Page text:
I was driving out of Lam Seafood’s parking lot on Christmas Eve when I heard sirens and saw smoke rise above the Chinatown-International District skyline.
The next day, ABC News posted this headline from a wire report: “Seattle building that burned was site of massacre.”
Kind of creepy, I thought. Are the rumors true? That the building above Washington’s most deadly crime scene is haunted or cursed?
Shame on me for momentarily giving in to the lore. Long before 13 people were shot and killed in the property’s basement on Feb. 18, 1983, the three-story building was a gathering place for Seattle’s Chinese community. After the murders, the building’s owners locked the crime scene from public view and left it vacant. But small businesses have always occupied the ground floor retail spaces, giving generations of Asian immigrants a shot at the American Dream.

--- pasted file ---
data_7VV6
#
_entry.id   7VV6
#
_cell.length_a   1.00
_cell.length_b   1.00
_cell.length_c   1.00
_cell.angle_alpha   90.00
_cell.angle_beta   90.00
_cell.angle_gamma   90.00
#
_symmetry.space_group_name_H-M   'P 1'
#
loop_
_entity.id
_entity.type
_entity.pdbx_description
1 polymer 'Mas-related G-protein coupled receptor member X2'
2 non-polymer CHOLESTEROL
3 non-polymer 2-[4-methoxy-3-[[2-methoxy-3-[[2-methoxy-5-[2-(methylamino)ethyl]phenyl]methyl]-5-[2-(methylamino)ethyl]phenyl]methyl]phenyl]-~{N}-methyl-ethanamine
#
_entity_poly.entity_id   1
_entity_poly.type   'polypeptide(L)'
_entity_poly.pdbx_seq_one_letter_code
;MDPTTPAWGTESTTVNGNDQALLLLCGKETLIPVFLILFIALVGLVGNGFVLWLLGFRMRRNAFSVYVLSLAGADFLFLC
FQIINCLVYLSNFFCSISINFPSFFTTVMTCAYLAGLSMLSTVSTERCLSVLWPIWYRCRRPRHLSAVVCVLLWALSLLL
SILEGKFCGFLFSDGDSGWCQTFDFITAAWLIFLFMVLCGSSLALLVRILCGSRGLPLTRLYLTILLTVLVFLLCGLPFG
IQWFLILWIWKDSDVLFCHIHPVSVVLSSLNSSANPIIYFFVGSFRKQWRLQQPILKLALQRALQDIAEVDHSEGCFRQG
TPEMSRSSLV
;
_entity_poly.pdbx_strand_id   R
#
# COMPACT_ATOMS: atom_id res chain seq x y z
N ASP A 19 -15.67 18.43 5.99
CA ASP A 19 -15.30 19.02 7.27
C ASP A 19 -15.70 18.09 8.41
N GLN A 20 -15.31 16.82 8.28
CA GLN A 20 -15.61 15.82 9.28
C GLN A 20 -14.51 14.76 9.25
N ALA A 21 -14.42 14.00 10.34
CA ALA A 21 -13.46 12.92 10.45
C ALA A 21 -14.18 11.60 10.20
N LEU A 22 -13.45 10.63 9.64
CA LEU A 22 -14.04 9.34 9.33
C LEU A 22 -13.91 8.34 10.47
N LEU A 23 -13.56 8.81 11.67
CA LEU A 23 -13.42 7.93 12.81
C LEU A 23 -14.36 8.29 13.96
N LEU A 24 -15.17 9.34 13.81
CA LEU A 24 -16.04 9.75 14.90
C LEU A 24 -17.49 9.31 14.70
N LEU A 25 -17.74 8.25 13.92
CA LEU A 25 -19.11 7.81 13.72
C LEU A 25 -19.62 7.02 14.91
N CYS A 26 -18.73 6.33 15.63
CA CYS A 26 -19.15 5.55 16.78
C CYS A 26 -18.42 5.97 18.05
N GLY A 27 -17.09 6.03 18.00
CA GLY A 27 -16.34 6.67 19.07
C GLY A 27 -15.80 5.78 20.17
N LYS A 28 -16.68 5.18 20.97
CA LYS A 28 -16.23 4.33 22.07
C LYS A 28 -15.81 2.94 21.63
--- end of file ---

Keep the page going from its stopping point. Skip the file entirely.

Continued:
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On Friday morning, I ventured down to the corner of Seventh Avenue South and South King Street to see the damage. Firefighters and police were still at the scene. The family that owns the Yuan Sheng Hang medicinal herb shop at the corner was removing as much as it could from the premises. They looked dazed. Workers at Sea Garden Seafood Restaurant carted out undamaged supplies. My colleagues and I had just dined there two weeks ago. Across the street, I met Rebecca Frestedt, a coordinator with the city’s Historic Preservation Program. She toured the building three years ago, and pointed up at the corner window on the third floor where she had once seen beautiful murals hand-painted by Chinese immigrants.More